New Treatment Strategies for the Inflammatory Breast Cancer

Elena Vagia*, Massimo Cristofanilli

*Corresponding author for this work

Research output: Contribution to journalReview articlepeer-review

Abstract

Inflammatory breast cancer (IBC) remains the most aggressive type of breast cancer. During the past decade, enormous progress has been made to refine diagnostic criteria and establish multimodality treatment strategies as keys for the improvement of survival outcomes. Multiple genomic studies enabled a better understanding of underlying tumor biology, which is responsible for the complex and aggressive nature of IBC. Despite these important achievements, outcomes for this subgroup of patients remain unsatisfactory compared to locally advanced non-IBC counterparts. Global efforts are now focused on identifying novel strategies that will improve treatment response, prolong survival for metastatic patients, achieve superior local control, and possibly increase the cure rate for locally advanced disease. Genomic technologies constitute the most important tool that will support future clinical progress. Gene-expressing profiling of the tumor tissue and liquid biopsy are important parts of the everyday clinical practice aiming to guide treatment decisions by providing information on tumor molecular drivers or primary and acquired resistance to treatment. The International IBC expert panel and IBC International Consortium made a tremendous effort to define IBC as a distinct entity of BC, and they will continue to lead and support the research for this rare and very aggressive disease. Finally, a uniform platform is now required to develop and lead large, multi-arm, proof-of-concept clinical trials that perform rapid, focused, and cost-effective evaluations of potential novel therapeutics in IBC.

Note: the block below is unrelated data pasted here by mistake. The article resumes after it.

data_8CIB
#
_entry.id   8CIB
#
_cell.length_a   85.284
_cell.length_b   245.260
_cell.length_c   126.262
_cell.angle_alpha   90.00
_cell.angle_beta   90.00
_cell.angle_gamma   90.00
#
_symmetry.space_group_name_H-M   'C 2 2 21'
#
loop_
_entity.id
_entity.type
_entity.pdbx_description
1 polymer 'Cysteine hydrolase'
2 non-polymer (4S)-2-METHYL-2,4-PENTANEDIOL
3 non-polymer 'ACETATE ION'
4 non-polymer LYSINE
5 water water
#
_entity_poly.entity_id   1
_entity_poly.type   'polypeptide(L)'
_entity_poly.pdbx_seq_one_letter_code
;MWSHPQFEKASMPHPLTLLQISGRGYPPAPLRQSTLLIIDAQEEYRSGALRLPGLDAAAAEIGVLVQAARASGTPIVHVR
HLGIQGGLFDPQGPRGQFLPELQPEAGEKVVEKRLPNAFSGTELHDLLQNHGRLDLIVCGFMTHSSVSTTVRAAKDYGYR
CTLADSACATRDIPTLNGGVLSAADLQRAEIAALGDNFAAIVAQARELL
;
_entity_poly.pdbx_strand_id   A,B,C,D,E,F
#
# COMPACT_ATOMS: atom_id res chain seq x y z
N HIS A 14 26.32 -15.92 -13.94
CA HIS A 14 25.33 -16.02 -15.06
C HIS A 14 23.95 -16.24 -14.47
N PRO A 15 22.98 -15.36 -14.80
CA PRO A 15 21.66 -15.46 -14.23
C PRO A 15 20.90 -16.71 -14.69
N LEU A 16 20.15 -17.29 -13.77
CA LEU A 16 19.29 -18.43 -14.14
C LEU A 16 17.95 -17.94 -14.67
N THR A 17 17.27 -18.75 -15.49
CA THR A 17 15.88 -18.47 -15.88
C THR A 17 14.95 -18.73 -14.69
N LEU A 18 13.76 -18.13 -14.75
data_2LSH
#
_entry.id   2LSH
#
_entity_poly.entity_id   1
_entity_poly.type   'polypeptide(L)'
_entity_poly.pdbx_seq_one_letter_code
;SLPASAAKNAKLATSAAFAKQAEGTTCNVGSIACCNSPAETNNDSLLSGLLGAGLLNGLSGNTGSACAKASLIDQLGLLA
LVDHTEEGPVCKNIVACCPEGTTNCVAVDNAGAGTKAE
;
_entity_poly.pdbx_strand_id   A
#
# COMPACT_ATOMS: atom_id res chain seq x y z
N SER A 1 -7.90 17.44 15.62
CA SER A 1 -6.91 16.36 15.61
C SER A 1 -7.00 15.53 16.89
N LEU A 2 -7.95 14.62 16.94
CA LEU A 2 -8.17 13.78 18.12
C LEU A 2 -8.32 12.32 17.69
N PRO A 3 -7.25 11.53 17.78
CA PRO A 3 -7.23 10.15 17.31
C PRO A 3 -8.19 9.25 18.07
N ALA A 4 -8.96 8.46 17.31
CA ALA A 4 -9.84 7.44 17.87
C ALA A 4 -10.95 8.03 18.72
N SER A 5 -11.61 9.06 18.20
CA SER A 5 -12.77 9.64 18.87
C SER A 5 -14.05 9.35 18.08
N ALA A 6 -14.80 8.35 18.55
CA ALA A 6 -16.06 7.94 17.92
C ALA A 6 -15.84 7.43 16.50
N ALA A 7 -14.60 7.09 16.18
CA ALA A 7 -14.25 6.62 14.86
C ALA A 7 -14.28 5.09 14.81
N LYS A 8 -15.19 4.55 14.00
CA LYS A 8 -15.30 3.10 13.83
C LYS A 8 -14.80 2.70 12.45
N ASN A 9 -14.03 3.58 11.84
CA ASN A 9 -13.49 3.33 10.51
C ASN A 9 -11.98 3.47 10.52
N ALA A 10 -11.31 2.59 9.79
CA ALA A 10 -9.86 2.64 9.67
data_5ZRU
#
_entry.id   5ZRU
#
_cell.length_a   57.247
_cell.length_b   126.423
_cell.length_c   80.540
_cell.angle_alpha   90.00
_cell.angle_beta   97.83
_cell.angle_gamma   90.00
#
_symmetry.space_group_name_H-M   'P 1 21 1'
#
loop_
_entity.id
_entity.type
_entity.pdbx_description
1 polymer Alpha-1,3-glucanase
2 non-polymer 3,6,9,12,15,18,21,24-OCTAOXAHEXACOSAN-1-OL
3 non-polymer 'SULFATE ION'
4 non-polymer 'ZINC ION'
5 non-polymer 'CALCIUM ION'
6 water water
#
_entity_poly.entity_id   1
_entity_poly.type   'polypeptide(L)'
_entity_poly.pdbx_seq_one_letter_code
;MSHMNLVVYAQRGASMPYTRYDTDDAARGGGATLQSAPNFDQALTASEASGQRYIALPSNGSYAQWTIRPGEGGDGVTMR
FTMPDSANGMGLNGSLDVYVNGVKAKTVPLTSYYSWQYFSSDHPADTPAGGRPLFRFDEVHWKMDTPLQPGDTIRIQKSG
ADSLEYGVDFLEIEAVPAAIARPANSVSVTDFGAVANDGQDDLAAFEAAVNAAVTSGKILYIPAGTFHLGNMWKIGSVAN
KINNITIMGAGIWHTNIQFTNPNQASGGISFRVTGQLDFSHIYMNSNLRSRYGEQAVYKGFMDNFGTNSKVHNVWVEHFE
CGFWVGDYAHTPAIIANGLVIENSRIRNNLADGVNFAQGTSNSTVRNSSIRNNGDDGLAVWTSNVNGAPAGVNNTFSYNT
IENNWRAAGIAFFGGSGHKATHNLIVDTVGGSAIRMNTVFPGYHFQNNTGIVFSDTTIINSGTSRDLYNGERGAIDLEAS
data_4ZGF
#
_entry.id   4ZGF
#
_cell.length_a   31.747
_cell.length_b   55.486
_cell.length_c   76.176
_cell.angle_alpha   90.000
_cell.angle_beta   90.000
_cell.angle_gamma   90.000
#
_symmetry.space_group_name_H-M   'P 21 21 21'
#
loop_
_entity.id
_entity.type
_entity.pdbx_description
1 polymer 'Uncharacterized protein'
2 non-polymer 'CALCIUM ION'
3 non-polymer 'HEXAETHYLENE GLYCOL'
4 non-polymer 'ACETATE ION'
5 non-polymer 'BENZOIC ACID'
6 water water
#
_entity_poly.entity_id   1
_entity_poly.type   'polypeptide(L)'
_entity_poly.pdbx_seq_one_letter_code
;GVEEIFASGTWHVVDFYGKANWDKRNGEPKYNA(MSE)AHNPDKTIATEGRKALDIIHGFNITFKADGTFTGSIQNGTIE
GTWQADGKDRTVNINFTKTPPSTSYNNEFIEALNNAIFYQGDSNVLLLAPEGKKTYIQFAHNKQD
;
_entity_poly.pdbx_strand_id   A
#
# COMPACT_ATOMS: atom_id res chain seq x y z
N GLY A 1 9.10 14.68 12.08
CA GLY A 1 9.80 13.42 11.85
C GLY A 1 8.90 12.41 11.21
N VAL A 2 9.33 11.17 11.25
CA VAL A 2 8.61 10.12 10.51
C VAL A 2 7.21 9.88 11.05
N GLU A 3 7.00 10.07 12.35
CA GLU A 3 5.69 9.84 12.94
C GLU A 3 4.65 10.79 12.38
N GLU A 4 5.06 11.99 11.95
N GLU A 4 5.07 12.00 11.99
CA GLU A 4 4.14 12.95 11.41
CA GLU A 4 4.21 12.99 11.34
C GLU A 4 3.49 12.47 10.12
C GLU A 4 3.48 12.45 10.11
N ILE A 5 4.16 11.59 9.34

Original languageEnglish (US)
Article number50
JournalCurrent treatment options in oncology
Volume22
Issue number6
DOIs
StatePublished - Jun 2021

Keywords

  • Immunotherapy
  • Inflammatory breast cancer (IBC)
  • Microscopic disease
  • Molecular pathways
  • Targeted treatment
  • Tumor emboli

ASJC Scopus subject areas

  • Oncology
  • Pharmacology (medical)

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